California released test score results for school districts across the state – the California Assessment of Student Performance and Progress, commonly known as SBAC – and the results leave us at GO Public Schools Fresno feeling urgent and hopeful.
Despite so much of the positive work of Fresno Unified staff members and teachers, Fresno Unified continues to lag peers from across the state, often by large margins (see chart below). Despite averaging roughly 3% gains each of the last two years, we still have huge portions of our young people who are off grade level and will not be prepared for the next grade or to thrive beyond high school.
The stark reality is that 2 out of every 3 students in Fresno Unified are not on grade level in English and more than 3 out of every 4 students in Fresno Unified are not on grade level in Math.
These numbers are even more troubling when we break them down to look at how traditionally underserved groups – African-Americans, Latinos, Southeast Asians, low-income students, English language learners and special education students – are performing. Our initial analysis of the data shows that the achievement gap remains as large as ever and continues to show that there is tremendous work to do for many students. Of particular note:
- 4% of English Language Learners are on grade level in English. For 2017, an English Learner in CA was 3x more likely to be proficient than an English Learner in Fresno Unified.
- 5% of students with an identified special need are on grade level in English and math. For 2017, a Special Education student in CA was 2x more likely to be proficient than a Special Education student in Fresno Unified.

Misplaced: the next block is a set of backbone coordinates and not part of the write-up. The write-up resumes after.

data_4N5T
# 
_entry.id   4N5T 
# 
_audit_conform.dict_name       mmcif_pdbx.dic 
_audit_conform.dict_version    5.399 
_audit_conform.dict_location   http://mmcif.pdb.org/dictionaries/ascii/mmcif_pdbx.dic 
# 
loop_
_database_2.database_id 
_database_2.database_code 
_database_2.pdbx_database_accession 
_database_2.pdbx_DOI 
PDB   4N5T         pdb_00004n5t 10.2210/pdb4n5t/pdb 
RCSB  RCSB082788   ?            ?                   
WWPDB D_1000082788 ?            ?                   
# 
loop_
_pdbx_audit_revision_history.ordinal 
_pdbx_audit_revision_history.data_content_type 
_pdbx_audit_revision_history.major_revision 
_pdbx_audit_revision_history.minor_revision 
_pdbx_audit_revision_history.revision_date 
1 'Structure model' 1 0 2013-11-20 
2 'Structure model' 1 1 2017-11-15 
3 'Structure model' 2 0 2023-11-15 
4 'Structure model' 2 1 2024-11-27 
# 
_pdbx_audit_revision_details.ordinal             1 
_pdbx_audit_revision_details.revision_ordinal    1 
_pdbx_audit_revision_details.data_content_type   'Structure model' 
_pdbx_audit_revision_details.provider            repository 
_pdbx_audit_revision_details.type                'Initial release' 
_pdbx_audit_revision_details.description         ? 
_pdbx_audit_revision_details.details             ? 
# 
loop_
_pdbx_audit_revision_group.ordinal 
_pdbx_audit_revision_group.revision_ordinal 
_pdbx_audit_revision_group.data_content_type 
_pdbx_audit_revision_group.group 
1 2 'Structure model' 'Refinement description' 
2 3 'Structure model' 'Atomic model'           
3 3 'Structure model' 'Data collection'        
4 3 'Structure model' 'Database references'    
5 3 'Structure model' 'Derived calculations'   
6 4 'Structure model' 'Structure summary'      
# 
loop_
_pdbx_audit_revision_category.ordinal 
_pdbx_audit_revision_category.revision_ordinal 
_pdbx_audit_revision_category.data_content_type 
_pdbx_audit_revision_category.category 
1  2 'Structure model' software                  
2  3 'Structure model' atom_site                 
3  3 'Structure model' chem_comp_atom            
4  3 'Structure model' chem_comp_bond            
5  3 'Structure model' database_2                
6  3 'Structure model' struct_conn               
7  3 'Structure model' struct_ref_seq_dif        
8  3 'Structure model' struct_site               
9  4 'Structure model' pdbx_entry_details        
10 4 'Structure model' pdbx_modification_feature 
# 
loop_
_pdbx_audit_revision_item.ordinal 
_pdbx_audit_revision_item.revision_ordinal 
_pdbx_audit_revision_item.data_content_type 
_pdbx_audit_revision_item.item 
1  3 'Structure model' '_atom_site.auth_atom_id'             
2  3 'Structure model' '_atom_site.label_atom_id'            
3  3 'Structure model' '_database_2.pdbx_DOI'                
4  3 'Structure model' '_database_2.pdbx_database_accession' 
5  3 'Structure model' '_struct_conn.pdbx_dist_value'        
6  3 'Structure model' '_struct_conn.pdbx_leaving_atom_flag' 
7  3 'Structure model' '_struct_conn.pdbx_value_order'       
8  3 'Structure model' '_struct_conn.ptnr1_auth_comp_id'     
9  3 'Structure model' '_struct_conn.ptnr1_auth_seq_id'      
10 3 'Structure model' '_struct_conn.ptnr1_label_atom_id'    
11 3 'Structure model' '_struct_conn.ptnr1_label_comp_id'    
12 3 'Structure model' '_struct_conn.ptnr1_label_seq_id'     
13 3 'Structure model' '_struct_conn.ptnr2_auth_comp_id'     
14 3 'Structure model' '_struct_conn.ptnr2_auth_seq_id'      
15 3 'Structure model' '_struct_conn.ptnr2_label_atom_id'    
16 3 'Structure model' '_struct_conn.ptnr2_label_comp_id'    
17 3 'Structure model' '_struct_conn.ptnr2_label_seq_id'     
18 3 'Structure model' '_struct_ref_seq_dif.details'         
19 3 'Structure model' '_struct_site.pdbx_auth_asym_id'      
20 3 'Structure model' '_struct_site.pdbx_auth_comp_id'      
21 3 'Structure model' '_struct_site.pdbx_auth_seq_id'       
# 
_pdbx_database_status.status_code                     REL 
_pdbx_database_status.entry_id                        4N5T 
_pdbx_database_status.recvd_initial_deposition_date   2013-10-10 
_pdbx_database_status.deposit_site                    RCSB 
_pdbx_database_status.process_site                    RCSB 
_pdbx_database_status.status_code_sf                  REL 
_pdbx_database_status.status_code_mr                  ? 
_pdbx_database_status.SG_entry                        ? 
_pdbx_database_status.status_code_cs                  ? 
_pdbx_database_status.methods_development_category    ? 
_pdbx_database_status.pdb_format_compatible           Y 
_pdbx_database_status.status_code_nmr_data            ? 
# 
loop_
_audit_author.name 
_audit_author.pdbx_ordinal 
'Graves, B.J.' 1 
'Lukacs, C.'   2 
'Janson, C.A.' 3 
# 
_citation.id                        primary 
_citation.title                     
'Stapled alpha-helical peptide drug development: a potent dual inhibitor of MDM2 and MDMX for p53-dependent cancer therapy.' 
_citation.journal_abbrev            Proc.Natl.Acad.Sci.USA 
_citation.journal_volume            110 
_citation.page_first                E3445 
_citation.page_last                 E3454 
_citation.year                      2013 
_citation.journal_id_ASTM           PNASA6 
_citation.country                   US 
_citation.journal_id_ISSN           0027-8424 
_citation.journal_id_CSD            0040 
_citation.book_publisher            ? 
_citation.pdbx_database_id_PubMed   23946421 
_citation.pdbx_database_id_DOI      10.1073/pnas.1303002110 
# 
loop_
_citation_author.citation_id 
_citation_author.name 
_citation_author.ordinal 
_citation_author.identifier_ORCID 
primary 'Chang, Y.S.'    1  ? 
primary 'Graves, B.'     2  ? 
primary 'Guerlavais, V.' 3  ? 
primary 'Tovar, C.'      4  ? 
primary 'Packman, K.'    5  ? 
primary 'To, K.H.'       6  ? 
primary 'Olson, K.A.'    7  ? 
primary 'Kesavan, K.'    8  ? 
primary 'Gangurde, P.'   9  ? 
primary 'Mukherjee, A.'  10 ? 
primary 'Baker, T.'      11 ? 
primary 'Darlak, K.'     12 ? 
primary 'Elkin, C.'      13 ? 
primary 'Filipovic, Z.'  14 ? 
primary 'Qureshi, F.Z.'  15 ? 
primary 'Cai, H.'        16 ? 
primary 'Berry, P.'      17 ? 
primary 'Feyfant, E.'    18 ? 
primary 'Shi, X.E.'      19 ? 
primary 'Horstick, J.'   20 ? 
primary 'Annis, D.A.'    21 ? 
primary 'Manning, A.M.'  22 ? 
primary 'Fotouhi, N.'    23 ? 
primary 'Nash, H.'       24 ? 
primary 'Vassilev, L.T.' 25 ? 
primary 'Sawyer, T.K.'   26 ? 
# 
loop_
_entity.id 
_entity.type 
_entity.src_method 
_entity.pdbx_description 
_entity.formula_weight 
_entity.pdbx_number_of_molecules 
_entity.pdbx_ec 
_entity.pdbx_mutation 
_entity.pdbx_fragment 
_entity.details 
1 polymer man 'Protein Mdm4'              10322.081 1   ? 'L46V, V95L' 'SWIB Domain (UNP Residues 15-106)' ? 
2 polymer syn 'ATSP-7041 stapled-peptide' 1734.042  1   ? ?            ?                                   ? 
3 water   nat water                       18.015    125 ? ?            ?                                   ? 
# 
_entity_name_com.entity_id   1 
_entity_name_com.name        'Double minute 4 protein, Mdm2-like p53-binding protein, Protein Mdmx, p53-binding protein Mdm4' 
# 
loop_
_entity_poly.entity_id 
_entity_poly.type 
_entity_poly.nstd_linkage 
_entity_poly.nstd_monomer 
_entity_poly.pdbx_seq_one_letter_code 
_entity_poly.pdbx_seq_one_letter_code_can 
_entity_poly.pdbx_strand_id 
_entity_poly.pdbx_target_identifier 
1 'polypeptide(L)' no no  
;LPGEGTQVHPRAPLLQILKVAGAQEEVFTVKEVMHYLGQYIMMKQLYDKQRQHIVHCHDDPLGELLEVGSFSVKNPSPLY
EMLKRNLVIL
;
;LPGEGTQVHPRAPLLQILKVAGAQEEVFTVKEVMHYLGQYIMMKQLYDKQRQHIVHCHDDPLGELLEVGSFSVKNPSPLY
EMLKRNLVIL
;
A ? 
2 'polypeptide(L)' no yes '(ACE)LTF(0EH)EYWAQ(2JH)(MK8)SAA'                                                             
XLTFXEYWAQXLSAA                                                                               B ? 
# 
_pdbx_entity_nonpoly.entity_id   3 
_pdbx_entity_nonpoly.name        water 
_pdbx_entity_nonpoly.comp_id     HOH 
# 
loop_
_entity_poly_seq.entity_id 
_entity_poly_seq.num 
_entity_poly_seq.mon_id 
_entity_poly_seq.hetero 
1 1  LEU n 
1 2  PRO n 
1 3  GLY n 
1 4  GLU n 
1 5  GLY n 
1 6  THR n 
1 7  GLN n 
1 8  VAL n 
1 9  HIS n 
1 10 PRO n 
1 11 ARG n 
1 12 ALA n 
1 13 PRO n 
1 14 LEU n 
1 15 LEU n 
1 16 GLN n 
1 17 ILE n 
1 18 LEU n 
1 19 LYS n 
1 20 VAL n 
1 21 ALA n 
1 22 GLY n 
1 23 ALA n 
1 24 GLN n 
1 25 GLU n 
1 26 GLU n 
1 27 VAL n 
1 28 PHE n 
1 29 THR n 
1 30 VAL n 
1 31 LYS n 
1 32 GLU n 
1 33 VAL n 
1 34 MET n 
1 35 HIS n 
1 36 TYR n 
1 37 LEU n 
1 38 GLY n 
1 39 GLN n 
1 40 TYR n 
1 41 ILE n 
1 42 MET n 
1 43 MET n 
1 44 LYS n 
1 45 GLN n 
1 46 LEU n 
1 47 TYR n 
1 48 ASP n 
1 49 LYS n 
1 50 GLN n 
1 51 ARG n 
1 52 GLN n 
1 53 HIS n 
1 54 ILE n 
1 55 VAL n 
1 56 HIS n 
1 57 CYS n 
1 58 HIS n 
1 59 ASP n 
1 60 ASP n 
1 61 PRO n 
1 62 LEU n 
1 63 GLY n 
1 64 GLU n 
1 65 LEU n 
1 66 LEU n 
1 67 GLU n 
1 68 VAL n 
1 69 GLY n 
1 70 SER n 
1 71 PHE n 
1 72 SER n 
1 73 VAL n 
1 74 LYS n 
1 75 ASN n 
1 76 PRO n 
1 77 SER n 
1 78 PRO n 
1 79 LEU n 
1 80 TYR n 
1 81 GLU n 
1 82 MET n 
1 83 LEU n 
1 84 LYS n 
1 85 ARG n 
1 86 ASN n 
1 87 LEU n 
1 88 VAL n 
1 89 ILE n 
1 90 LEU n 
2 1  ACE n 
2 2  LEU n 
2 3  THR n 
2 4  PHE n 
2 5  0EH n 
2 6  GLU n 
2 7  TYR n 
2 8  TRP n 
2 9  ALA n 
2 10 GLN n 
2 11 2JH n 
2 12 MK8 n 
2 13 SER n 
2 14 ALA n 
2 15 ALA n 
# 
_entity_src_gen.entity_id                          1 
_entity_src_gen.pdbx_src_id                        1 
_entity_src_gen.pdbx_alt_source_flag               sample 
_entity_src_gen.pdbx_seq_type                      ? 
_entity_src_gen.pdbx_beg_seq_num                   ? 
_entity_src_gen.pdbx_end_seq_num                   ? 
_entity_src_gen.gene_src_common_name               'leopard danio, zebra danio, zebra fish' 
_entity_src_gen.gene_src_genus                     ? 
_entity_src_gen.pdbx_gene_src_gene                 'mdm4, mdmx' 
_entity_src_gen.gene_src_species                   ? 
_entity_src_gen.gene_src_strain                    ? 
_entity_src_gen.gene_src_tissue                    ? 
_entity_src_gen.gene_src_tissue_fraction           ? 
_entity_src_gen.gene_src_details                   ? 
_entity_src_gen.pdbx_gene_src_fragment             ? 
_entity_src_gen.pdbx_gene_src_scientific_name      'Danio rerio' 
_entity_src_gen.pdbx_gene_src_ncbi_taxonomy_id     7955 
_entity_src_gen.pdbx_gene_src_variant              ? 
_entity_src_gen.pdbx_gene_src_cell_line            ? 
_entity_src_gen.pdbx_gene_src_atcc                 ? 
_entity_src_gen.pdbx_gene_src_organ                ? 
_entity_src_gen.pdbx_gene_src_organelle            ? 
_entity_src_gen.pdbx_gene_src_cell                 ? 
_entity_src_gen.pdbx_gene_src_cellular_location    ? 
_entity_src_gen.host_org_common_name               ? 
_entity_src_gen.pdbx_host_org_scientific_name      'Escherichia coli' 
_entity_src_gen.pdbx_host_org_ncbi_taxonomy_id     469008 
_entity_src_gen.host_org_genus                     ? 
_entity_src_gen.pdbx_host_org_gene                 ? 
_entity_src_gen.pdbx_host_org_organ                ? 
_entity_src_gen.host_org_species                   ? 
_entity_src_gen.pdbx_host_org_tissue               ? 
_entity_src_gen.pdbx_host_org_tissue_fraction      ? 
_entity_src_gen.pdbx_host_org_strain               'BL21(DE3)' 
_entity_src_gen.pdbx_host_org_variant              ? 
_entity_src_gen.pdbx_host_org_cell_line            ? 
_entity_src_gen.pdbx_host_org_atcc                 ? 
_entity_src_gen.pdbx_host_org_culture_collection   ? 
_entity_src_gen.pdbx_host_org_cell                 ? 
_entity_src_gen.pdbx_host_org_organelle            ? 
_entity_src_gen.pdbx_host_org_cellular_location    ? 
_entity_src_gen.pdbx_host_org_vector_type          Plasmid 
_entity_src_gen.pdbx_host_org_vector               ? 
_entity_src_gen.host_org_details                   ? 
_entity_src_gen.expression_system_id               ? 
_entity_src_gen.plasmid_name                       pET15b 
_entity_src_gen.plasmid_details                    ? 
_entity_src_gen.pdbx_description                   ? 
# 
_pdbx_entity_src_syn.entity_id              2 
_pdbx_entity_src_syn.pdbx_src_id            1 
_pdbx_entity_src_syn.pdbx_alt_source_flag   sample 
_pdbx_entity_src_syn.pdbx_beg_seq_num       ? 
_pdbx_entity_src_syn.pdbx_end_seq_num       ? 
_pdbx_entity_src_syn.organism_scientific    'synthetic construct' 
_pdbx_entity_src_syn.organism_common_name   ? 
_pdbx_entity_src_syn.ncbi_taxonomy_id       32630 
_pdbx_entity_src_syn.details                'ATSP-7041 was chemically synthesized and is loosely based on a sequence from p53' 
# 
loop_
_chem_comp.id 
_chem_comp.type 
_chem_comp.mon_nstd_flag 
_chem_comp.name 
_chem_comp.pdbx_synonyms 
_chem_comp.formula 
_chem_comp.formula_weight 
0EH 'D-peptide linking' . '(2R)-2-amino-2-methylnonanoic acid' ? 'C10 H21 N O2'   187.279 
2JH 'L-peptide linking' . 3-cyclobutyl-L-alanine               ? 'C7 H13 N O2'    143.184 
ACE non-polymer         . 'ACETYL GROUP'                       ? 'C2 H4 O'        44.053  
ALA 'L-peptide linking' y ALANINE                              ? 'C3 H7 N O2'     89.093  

- 8.5% of African-American students and 12% of Latino students were deemed “ready” or “conditionally ready” for college math in 2017.
These math scores impact real students today. From this year’s senior class:
- 2,408 (of more than 2752) Latino seniors are not ready for college.
- 424 (of 537) Asian seniors are not ready for college.
- 370 (of 400) African-American seniors are not ready for college.
- 300 (of 417) White seniors are not ready for college.
When 2 out of 3 students are not on grade level in English and 3 out of 4 students are not on grade level in Math, we cannot do the same thing and expect different results. Changes that will improve these outcomes must happen at individual schools across the District, classroom by classroom. From 2016 to 2017, 29 schools saw declines in test scores in either English or Math.
During that same time frame we saw some shining examples at individual school sites that leave us hopeful. In almost every one of these examples educators were provided with an ability to create a unique learning environment to better meet the needs of individual students.
- More than 70% of students at Phillip J. Patiño School of Entrepreneurship were deemed “ready” or “conditionally ready” for college English.
- Two elementary schools – Burroughs Elementary and McCardle Elementary – increased test scores by more than 10% in English and Math from 2016 to 2017. More than two dozen schools increased test scores by more than 10% over a two-year timeline.
- Dailey Elementary Charter School was the only public school without entrance requirements to ensures that more than 3 out of every 4 students were on grade level in math (78.5%) and English (85.3%).
We hold no illusions about the difficulties we face; if solving this issue were easy, we would have done it long ago.
We know this isn’t easy work. To push beyond incremental gains and dramatically close the achievement gap we must re-think core components of our basic school model that have remained stagnant for more than one hundred years. Most of the schools who have shown the most promise in Fresno Unified have been allowed to do just that. We are excited to learn more about what’s working and to help create the conditions so more schools can follow their lead.
We are committed to continuing to engage hundreds and thousands of Fresnans to stand with us as we work to ensure every one of our children can thrive in school and in life.
If you are interested in joining the conversation, learn more about the work we’re doing with Choosing Our Future 2.0 and let us know here if you would like to host or attend a house party conversation.